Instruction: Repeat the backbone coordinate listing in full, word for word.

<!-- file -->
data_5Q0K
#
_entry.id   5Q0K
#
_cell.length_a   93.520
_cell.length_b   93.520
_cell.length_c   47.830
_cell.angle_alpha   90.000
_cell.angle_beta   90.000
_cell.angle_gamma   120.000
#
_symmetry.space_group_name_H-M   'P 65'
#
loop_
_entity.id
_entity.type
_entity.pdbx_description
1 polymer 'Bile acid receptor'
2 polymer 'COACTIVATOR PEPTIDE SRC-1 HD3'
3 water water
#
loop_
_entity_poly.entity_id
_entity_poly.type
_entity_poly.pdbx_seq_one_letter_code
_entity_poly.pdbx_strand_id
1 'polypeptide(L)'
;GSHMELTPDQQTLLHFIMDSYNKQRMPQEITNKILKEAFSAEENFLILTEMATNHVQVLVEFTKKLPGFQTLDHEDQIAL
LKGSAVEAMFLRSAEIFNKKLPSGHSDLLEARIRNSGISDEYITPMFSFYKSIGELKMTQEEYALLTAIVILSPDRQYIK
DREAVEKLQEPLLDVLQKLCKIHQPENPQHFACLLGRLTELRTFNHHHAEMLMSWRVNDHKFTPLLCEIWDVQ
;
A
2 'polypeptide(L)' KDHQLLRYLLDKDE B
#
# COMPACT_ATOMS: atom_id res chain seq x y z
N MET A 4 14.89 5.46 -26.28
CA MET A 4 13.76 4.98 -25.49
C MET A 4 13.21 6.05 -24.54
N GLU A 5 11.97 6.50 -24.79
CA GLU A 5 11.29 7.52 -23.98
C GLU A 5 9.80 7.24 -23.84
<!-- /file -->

data_5Q0K
#
_entry.id   5Q0K
#
_cell.length_a   93.520
_cell.length_b   93.520
_cell.length_c   47.830
_cell.angle_alpha   90.000
_cell.angle_beta   90.000
_cell.angle_gamma   120.000
#
_symmetry.space_group_name_H-M   'P 65'
#
loop_
_entity.id
_entity.type
_entity.pdbx_description
1 polymer 'Bile acid receptor'
2 polymer 'COACTIVATOR PEPTIDE SRC-1 HD3'
3 water water
#
loop_
_entity_poly.entity_id
_entity_poly.type
_entity_poly.pdbx_seq_one_letter_code
_entity_poly.pdbx_strand_id
1 'polypeptide(L)'
;GSHMELTPDQQTLLHFIMDSYNKQRMPQEITNKILKEAFSAEENFLILTEMATNHVQVLVEFTKKLPGFQTLDHEDQIAL
LKGSAVEAMFLRSAEIFNKKLPSGHSDLLEARIRNSGISDEYITPMFSFYKSIGELKMTQEEYALLTAIVILSPDRQYIK
DREAVEKLQEPLLDVLQKLCKIHQPENPQHFACLLGRLTELRTFNHHHAEMLMSWRVNDHKFTPLLCEIWDVQ
;
A
2 'polypeptide(L)' KDHQLLRYLLDKDE B
#
# COMPACT_ATOMS: atom_id res chain seq x y z
N MET A 4 14.89 5.46 -26.28
CA MET A 4 13.76 4.98 -25.49
C MET A 4 13.21 6.05 -24.54
N GLU A 5 11.97 6.50 -24.79
CA GLU A 5 11.29 7.52 -23.98
C GLU A 5 9.80 7.24 -23.84